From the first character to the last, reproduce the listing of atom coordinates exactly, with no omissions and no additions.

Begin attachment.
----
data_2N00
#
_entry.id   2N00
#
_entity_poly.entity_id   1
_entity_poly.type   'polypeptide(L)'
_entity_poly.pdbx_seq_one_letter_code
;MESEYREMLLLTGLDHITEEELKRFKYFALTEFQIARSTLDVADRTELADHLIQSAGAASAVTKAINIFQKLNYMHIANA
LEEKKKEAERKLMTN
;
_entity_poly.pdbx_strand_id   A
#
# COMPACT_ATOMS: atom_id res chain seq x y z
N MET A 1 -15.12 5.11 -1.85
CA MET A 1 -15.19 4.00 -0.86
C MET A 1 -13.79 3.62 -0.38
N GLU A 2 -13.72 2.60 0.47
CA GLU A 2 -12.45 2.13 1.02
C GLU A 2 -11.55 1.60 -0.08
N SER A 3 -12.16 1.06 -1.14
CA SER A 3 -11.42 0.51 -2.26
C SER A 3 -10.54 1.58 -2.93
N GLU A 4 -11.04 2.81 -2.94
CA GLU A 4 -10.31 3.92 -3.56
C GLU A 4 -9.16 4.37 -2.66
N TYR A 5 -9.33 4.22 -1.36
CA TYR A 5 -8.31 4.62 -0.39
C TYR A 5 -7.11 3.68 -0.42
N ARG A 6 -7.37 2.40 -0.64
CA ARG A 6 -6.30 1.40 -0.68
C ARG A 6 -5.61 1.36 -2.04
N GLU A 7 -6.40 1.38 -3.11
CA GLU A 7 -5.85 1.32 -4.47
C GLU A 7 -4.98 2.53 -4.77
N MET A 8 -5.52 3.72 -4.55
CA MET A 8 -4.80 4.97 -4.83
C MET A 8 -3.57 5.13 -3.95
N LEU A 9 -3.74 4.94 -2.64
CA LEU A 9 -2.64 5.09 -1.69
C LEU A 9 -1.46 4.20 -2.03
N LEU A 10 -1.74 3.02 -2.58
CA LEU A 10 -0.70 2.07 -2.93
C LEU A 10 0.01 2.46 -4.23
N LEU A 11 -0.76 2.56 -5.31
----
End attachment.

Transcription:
data_2N00
#
_entry.id   2N00
#
_entity_poly.entity_id   1
_entity_poly.type   'polypeptide(L)'
_entity_poly.pdbx_seq_one_letter_code
;MESEYREMLLLTGLDHITEEELKRFKYFALTEFQIARSTLDVADRTELADHLIQSAGAASAVTKAINIFQKLNYMHIANA
LEEKKKEAERKLMTN
;
_entity_poly.pdbx_strand_id   A
#
# COMPACT_ATOMS: atom_id res chain seq x y z
N MET A 1 -15.12 5.11 -1.85
CA MET A 1 -15.19 4.00 -0.86
C MET A 1 -13.79 3.62 -0.38
N GLU A 2 -13.72 2.60 0.47
CA GLU A 2 -12.45 2.13 1.02
C GLU A 2 -11.55 1.60 -0.08
N SER A 3 -12.16 1.06 -1.14
CA SER A 3 -11.42 0.51 -2.26
C SER A 3 -10.54 1.58 -2.93
N GLU A 4 -11.04 2.81 -2.94
CA GLU A 4 -10.31 3.92 -3.56
C GLU A 4 -9.16 4.37 -2.66
N TYR A 5 -9.33 4.22 -1.36
CA TYR A 5 -8.31 4.62 -0.39
C TYR A 5 -7.11 3.68 -0.42
N ARG A 6 -7.37 2.40 -0.64
CA ARG A 6 -6.30 1.40 -0.68
C ARG A 6 -5.61 1.36 -2.04
N GLU A 7 -6.40 1.38 -3.11
CA GLU A 7 -5.85 1.32 -4.47
C GLU A 7 -4.98 2.53 -4.77
N MET A 8 -5.52 3.72 -4.55
CA MET A 8 -4.80 4.97 -4.83
C MET A 8 -3.57 5.13 -3.95
N LEU A 9 -3.74 4.94 -2.64
CA LEU A 9 -2.64 5.09 -1.69
C LEU A 9 -1.46 4.20 -2.03
N LEU A 10 -1.74 3.02 -2.58
CA LEU A 10 -0.70 2.07 -2.93
C LEU A 10 0.01 2.46 -4.23
N LEU A 11 -0.76 2.56 -5.31